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Frank Turner Interview

Katie-Nan Coleman


More Than The Music: You performed at Latitude this year, what was that like?

Frank Turner: This year was fun, it was my first time playing on the main stage at a major festival, so it was a big day for me. The show went really well, I felt we made some new friends, mission accomplished.

MTTM: You recently supported Greenday at the O2 Arena, how did you find that experience?

FT: It was pretty overwhelming in some ways, and in others it was just another (very cool) show. During the actual set I guess I was trying not to think too hard about where I was and what I was doing, haha. It was only afterwards that it really hit me. It’s definitely something to tell my grandchildren.

MTTM: You recently recorded the video for Try This At Home, which after a passport fiasco saw you take over streets in Oxford last minute, tell us more about that.

FT: I seem to be cursed, in some ways, when it comes to videos. We had a shoot planned with a concept that was loosely based around ripping on old 70s Open University videos. On the day of the shoot I was flying back from Ireland to the UK and had a problem with boarding my plane in Dublin. I ended up having to drive like crazy up to Belfast and catching a plane from there. In the meantime Ben Morse, the director, threw together a totally new idea, which basically involved gathering people up via Facebook and Twitter in Oxford and teaching them to play the song. It was pretty chaotic and tiring, but I really like how the video came out in the end. I think it captures something of the spirit of the song.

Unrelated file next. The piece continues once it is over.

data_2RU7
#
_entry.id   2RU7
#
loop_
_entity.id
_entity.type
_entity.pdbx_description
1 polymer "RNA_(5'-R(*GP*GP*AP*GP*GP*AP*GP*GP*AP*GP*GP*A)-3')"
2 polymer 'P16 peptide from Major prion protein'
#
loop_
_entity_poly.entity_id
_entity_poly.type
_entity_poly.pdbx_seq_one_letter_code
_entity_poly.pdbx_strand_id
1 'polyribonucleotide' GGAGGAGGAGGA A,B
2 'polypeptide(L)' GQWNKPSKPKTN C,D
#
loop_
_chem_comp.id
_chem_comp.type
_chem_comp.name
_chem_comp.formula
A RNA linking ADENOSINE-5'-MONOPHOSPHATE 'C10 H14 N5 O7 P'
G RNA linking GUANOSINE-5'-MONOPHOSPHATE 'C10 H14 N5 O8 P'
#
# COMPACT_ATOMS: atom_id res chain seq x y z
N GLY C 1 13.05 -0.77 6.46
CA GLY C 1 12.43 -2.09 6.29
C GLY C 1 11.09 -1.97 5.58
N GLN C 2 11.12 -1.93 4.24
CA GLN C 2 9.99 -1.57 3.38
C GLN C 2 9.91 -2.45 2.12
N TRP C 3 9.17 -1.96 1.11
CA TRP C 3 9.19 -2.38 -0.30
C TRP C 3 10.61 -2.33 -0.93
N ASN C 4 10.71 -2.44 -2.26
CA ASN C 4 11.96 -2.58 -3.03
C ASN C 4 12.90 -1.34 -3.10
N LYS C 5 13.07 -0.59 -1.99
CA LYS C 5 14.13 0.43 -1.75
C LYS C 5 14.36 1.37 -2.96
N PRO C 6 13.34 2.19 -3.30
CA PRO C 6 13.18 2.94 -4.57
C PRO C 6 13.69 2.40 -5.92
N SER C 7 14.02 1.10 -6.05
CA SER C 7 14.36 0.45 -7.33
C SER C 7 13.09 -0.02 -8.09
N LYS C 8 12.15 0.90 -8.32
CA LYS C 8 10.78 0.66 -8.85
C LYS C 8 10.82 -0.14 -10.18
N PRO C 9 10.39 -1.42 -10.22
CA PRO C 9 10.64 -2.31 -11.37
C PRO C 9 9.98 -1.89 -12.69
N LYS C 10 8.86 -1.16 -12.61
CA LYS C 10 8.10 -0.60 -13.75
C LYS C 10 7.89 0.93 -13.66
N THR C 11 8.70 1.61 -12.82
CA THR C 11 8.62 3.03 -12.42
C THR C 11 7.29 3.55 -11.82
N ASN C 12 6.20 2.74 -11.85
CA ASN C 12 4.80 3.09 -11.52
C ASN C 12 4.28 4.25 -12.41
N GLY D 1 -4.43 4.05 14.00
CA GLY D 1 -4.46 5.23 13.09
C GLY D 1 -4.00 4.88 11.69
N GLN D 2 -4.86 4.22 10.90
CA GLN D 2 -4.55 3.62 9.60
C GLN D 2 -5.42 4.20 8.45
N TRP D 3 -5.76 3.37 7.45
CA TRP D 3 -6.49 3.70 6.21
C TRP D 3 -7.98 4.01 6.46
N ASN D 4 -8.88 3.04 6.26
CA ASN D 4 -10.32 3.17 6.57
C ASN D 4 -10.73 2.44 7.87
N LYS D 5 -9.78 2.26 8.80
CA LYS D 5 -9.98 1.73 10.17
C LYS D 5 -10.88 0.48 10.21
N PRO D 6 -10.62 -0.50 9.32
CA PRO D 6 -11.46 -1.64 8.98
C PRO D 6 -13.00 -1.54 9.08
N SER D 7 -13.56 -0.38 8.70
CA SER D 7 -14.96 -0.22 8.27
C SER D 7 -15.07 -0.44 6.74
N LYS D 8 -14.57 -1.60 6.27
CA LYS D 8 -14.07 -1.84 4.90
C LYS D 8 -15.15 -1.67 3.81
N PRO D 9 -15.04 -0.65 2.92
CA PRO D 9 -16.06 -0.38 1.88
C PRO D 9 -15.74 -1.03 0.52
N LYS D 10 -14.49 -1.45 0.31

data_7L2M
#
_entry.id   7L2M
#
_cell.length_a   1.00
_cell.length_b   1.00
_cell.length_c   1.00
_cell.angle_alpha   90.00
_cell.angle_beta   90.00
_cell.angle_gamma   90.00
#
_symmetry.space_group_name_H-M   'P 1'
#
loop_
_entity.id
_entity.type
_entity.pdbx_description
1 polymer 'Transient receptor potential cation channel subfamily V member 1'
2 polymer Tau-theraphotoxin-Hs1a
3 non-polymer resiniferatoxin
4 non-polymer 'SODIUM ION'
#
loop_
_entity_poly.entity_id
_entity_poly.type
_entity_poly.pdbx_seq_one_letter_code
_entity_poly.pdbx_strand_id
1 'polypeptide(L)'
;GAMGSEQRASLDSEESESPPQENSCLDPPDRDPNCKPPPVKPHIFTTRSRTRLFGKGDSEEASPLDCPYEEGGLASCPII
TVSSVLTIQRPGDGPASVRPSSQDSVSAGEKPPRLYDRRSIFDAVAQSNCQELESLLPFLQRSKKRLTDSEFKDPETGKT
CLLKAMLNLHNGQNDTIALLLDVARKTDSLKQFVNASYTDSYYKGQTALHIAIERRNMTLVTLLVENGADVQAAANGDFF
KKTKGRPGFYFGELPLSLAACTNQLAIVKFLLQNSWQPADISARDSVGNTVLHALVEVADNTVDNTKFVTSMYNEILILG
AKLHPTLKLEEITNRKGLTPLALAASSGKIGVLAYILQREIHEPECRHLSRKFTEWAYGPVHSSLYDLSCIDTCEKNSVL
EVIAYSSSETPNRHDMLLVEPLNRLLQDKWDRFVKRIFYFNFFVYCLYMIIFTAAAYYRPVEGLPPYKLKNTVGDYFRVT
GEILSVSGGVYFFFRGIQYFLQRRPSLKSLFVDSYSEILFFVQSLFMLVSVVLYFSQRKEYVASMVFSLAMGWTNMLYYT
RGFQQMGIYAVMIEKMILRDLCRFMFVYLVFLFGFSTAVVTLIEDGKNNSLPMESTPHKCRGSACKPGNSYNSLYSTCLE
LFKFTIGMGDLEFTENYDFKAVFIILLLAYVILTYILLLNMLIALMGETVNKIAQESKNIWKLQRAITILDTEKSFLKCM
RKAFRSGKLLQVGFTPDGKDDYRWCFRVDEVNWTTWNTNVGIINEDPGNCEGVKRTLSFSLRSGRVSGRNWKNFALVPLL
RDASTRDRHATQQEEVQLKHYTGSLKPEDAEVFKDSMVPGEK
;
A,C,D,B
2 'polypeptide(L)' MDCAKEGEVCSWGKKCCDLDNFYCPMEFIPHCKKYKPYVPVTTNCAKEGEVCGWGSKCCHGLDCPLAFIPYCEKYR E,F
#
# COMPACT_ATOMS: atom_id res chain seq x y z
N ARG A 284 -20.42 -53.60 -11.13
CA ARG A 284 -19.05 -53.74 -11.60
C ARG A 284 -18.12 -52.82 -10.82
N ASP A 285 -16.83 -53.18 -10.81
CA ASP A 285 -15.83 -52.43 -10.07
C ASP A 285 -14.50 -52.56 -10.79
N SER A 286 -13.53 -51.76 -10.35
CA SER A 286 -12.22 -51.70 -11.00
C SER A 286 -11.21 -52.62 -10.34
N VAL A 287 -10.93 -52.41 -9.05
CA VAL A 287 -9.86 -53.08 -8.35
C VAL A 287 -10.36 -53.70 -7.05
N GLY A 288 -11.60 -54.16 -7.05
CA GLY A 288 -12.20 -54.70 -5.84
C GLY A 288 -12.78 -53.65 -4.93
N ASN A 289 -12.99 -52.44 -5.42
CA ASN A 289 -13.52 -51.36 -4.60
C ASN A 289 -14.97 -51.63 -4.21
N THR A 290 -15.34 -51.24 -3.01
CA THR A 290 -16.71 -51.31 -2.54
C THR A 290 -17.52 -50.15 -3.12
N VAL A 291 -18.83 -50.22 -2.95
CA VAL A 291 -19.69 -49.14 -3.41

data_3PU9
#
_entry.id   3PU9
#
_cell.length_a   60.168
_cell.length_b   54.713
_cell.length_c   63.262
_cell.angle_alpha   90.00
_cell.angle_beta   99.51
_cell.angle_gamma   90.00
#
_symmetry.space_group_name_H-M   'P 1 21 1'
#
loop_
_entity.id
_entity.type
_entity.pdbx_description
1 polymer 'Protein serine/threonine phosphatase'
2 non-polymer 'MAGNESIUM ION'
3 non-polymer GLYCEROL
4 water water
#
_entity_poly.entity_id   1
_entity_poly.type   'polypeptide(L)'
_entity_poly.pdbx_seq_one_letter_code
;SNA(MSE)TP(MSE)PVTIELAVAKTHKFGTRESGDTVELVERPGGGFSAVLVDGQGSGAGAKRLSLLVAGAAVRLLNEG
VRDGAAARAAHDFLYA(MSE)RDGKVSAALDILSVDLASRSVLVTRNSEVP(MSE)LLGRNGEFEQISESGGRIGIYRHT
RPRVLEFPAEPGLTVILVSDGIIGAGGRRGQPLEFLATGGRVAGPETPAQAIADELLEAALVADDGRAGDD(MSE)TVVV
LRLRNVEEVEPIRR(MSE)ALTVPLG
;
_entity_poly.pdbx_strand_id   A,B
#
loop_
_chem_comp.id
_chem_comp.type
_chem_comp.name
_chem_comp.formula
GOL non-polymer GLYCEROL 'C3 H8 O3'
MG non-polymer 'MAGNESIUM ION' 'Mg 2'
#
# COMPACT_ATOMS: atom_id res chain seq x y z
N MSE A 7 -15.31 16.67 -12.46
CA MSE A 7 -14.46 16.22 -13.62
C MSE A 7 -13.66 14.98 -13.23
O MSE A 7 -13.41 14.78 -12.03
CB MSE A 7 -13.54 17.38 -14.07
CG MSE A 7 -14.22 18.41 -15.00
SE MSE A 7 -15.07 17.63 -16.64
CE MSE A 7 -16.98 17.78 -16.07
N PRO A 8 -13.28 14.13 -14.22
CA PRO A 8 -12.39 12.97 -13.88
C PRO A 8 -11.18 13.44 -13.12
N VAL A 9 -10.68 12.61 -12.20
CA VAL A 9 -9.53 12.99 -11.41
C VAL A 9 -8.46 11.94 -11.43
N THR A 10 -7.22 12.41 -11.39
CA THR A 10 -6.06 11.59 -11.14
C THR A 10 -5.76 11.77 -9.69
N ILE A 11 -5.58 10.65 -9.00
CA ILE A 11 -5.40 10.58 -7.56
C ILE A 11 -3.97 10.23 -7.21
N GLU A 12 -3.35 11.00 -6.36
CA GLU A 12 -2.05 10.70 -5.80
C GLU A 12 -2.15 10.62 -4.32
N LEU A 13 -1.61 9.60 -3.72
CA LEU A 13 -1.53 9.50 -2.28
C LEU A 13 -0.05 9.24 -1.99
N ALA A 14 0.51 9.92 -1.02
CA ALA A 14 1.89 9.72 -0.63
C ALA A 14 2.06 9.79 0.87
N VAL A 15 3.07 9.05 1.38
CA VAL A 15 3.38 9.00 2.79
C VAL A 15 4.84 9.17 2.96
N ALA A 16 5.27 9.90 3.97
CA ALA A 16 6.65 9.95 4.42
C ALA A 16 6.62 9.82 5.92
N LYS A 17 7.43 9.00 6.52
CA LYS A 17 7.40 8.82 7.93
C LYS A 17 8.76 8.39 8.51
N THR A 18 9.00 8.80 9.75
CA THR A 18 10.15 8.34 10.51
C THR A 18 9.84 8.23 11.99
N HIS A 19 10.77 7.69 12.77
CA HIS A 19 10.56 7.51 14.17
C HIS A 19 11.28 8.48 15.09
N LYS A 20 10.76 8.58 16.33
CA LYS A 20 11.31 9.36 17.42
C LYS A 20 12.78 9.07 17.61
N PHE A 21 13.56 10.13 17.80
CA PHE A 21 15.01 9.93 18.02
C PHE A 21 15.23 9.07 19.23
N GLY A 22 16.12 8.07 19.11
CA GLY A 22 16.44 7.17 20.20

MTTM: Who do you look up to in the music industry?

FT: Bruce Springsteen and Henry Rollins are my two guiding lights in life. Loudon Wainwright deserves a hearty honorary mention from me as well. I like people who are honest, hardworking, but not afraid of success.

MTTM: So far you’ve played an astounding 880 gigs and visited 26 countries. Is performing the most important aspect of your musical career?

FT: I think so. I’m quite old fashioned about this – I think that performing live is the essence of what I do, and to some extent albums are just a recording of one performance (or a few stitched together, but you take my point). Being able to interact with the audience directly, in the moment, is very exciting for me, I think it’s at the heart of what I’m trying to do, breaking down the barriers between performer and audience.

MTTM: Earlier this year you said you were working on new songs. When are fans likely to hear and new album and what can be expected from its sound?

FT: I have a lot of new material coming at the moment. I think we’re going to do an EP for 5 new songs or so before the end of this year, and then have the new album out (with different, new songs on) next spring. I have a lot of material, the tap is still running, which is a relief! I’m not making any dramatic left hand turns, stylistically. I think things will be a little more folky, a little more traditional sounding than the last album. But it’s still evolving, so who knows.

MTTM: What inspires you to write your songs, is there a story behind each one?

FT: I tell true stories in my songs, because I’m bad at telling untrue ones, so in that sense every song has a story, or at least a sparking off point. Inspiration comes in all shapes and sizes, pretty much all the time, I’m lucky to say.

MTTM: Finally, if you could perform with anybody dead or alive, who would it be and why?

FT: That’s a very tough question; a lot of my favourite musicians are people who I don’t think would lend so well to collaboration – Townes Van Zandt, for example, is a man alone. I’d love to work with T Bone Burnett on an album some day. And I really want to meet Loudon Wainwright.